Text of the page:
For the Chinese market being able to demonstrate integrity is important, that’s one of the reasons that British brands are popular there. They are buying into the western idea of high standards and quality of product. Giving the customer confidence that the product they are buying is genuine and that they can have trust in us as a brand, British brands benefit from being able to trade on reputation.
Which countries / regions do you currently ship to?
We ship to every country that you can do legally from our .com site. We actively market to the UK, Europe, US, Australia and China. In total we ship to 195 countries or 238 territories.
We weren’t specifically targeting China a few years back, our decision to have a focus there happened almost by accident. Chinese shoppers found us, making purchases from the English language site at first. This encouraged us to take a strategic approach and look at entering the market seriously, starting to optimise areas of the experience. We also launched in Japan recently, which is taking off very quickly because we have done our homework well – we know where the shoppers are, understand their behaviour and the channels they use.
Any plans for future cross-border expansion (which regions)?
We are launching a huge number of international sites, putting a lot of resource behind it. New countries / regions for expansion include Hong Kong, Japan, Asia, Brazil, Mexico and Indonesia.
Obviously you can overstretch yourself if you try to expand everywhere at the same time, so we prioritise markets based on the usual consultant logic – size of market, competition, online / mobile penetration. Also geographical spread is a factor worth considering. Take Indonesia – while traditionally a poor region overall, if you just start by focusing on Jakarta, it’s a well-connected place where the opportunity is good actually.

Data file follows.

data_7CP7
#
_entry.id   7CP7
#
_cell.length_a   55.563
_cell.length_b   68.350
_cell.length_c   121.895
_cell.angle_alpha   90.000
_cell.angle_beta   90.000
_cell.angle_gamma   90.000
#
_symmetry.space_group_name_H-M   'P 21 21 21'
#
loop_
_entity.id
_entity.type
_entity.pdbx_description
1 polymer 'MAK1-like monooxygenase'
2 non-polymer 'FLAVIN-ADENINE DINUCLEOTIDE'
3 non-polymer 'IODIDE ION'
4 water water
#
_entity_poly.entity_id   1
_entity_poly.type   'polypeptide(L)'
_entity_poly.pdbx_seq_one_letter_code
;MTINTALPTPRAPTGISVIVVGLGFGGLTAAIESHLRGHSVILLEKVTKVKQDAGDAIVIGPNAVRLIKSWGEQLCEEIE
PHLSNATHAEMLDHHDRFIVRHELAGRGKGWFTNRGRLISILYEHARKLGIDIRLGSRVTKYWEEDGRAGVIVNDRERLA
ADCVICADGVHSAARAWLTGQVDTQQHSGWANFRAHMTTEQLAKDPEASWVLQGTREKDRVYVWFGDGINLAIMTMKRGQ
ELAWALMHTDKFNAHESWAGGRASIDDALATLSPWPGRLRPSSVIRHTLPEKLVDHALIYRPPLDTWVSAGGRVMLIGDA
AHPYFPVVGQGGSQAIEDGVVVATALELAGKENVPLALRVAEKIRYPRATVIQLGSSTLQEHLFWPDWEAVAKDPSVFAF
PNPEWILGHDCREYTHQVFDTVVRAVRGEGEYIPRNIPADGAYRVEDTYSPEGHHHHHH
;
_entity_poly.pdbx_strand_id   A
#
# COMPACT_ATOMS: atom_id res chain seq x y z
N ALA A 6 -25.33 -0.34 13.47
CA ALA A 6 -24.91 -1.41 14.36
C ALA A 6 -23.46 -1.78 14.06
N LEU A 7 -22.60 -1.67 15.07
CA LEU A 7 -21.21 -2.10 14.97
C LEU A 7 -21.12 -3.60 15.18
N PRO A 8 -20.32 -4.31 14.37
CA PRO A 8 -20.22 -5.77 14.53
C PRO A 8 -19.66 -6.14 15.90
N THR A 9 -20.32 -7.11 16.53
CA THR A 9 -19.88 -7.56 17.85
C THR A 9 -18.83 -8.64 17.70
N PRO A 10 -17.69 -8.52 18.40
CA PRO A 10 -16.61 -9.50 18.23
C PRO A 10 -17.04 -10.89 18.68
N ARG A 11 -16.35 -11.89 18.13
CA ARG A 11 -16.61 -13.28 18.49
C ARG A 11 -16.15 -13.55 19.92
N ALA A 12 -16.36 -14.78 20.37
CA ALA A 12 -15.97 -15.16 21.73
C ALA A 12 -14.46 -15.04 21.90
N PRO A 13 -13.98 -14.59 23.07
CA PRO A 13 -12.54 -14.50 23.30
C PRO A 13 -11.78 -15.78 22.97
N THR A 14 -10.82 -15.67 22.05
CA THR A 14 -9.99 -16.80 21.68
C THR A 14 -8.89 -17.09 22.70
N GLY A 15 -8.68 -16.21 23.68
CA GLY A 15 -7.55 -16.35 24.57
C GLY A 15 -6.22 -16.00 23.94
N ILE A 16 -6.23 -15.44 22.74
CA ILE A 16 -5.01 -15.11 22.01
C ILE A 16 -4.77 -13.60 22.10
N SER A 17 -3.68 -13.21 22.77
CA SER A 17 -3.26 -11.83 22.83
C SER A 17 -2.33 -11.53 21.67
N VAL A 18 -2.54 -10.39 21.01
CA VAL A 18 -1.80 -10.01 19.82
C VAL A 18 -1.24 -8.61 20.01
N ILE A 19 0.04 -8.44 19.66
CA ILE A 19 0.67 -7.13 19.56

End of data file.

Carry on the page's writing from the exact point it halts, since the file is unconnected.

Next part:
It’s not all just about identifying the markets where the opportunity is strongest generally though – if you see traffic coming in from a particular country not currently on your radar, it probably tells you something and may be worth resourcing.
Do you have any advice for people at early stages of cross-border?
It depends on the territory you are looking at. If you are serious about expanding somewhere you need to invest in local marketing, work out what channels are used by shoppers there and identify the markets that are going to work for you. It might require some degree of stepping out of your comfort zone as customer expectation and behaviour might be very different in other markets.
What can people learn from your session at the eCommerce Worldwide Summit?
You’ll be able to hear from someone with experience of having done it all ourselves, not spending money on agencies to do it for you – we’ve made our own mistakes and learnt from them. We’ve had a culture of bringing people in and letting them get their hands dirty, learning how to do it themselves. The consequence is that we have a young staff generally speaking, we get huge operational support from the company but on the whole many of us here are self-taught, we know how this stuff works and I can share my experience of trading into China.